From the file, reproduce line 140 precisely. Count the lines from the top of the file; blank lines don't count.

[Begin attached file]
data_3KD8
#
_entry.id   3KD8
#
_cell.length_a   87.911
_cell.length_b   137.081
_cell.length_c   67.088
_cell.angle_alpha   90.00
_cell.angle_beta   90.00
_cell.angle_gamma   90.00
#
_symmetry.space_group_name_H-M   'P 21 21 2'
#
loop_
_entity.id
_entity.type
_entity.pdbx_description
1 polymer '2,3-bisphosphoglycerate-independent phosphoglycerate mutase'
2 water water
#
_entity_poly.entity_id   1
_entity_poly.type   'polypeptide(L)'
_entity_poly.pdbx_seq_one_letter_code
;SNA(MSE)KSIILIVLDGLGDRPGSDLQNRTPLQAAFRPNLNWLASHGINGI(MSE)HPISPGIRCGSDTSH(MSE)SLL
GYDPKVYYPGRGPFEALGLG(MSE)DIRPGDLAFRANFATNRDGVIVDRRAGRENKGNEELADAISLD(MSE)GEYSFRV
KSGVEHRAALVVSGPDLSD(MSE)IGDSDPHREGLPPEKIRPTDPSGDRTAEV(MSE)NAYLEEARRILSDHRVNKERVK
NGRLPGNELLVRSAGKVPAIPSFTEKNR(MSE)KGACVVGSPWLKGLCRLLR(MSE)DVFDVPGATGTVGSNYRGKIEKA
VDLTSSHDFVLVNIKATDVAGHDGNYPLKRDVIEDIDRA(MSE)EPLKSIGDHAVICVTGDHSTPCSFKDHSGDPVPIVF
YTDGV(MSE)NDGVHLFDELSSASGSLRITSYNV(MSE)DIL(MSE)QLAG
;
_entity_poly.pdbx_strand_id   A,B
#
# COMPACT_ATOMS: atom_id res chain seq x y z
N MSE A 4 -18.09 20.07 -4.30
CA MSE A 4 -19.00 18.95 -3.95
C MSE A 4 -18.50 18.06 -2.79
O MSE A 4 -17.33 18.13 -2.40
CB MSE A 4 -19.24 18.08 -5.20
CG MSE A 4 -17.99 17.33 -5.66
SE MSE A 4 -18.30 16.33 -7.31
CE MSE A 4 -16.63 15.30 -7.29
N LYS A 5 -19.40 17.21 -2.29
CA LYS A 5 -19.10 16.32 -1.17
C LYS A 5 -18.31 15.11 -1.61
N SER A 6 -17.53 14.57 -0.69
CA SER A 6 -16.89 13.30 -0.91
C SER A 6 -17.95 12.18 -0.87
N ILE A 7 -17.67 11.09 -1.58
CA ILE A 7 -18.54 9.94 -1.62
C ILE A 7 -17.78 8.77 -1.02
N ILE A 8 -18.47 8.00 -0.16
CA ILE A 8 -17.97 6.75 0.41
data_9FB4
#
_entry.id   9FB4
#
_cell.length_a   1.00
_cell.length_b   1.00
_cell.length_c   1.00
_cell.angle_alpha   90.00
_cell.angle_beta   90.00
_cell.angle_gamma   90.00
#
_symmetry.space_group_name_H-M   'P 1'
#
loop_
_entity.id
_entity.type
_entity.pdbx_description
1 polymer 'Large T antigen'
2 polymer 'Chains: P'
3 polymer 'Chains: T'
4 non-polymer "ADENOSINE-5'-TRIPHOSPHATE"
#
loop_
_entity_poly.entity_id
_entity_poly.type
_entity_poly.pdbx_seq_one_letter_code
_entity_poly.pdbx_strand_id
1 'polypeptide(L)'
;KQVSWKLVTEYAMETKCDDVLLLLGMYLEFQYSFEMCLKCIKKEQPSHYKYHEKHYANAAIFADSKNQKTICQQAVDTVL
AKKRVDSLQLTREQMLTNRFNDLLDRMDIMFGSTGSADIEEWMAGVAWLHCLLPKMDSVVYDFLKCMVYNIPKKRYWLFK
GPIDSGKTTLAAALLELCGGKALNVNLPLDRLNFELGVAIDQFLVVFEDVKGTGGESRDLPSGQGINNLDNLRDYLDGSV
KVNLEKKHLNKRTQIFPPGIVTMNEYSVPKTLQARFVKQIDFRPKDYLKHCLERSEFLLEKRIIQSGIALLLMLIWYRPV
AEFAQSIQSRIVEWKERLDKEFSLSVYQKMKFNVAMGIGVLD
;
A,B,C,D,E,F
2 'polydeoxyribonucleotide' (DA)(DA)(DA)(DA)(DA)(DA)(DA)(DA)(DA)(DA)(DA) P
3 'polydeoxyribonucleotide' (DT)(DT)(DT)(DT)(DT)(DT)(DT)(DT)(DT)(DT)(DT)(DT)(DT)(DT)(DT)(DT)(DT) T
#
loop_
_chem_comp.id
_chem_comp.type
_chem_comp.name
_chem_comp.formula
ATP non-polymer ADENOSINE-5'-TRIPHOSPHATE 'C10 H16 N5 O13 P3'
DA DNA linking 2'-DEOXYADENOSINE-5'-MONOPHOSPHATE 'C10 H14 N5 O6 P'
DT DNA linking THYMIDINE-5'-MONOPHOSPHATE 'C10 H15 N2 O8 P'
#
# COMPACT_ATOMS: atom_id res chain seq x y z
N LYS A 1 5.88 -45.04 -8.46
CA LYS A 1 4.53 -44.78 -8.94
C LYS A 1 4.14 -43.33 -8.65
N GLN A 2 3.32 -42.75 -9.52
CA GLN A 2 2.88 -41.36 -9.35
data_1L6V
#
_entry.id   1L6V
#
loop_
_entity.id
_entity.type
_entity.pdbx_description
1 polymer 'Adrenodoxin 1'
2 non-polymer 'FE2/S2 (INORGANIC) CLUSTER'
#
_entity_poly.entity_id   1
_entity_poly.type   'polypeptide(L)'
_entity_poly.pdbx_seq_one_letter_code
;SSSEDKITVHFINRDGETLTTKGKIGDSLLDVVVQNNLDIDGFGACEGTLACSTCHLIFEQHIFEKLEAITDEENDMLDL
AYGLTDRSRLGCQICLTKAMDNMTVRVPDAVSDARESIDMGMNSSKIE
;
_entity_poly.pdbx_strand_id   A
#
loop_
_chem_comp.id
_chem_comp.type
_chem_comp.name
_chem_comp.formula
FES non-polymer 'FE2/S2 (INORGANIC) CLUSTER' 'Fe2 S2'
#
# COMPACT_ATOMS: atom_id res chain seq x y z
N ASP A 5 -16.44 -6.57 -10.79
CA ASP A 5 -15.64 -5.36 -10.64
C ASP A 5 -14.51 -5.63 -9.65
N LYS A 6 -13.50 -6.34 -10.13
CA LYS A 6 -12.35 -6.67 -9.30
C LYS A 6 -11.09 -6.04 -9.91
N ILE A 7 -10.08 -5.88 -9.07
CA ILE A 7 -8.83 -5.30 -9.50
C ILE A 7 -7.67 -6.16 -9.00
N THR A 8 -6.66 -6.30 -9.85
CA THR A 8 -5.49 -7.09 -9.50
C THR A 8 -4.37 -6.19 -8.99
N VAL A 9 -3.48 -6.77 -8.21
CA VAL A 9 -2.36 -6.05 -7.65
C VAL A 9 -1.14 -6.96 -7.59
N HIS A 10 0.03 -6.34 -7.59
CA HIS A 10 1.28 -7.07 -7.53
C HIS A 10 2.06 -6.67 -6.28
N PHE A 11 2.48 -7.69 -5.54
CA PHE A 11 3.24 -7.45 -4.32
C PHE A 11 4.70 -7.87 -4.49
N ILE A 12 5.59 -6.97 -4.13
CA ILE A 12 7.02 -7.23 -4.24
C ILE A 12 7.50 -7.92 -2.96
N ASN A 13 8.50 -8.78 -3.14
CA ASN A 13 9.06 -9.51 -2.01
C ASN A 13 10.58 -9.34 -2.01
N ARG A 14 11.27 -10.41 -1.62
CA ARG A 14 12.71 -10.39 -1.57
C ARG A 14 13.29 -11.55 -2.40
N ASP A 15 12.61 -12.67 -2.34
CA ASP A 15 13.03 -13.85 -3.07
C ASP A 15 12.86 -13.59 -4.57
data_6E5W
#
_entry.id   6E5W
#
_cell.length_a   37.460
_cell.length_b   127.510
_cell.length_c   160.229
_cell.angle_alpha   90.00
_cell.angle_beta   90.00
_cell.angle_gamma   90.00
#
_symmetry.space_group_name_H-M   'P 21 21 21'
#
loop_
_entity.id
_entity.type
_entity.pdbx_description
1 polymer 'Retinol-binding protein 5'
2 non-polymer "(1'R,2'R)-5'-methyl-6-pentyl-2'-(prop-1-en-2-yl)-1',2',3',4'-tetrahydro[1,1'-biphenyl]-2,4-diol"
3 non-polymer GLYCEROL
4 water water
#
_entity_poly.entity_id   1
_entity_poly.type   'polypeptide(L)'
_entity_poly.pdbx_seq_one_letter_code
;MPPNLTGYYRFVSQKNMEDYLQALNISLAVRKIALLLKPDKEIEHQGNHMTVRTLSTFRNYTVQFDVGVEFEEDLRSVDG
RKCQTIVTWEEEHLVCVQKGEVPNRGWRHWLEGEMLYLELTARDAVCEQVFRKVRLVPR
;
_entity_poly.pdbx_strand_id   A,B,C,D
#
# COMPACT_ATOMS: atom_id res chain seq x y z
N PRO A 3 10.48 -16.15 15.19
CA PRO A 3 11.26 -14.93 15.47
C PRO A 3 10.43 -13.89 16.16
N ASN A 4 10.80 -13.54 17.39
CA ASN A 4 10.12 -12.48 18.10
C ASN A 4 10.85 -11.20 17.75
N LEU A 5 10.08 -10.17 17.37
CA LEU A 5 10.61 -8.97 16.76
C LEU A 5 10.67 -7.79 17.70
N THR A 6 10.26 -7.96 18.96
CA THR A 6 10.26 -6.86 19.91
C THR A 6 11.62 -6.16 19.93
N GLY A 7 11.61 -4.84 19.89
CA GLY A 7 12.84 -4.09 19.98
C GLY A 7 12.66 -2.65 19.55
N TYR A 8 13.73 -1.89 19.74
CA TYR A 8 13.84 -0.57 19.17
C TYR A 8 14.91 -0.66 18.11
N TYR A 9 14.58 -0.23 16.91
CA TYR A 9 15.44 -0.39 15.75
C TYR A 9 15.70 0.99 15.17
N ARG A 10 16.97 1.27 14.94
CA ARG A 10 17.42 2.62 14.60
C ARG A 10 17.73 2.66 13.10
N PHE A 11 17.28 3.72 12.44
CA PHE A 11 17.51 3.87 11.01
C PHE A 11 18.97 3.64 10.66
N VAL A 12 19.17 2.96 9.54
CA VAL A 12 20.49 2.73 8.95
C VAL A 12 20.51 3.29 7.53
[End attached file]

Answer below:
CA ILE A 7 -8.83 -5.30 -9.50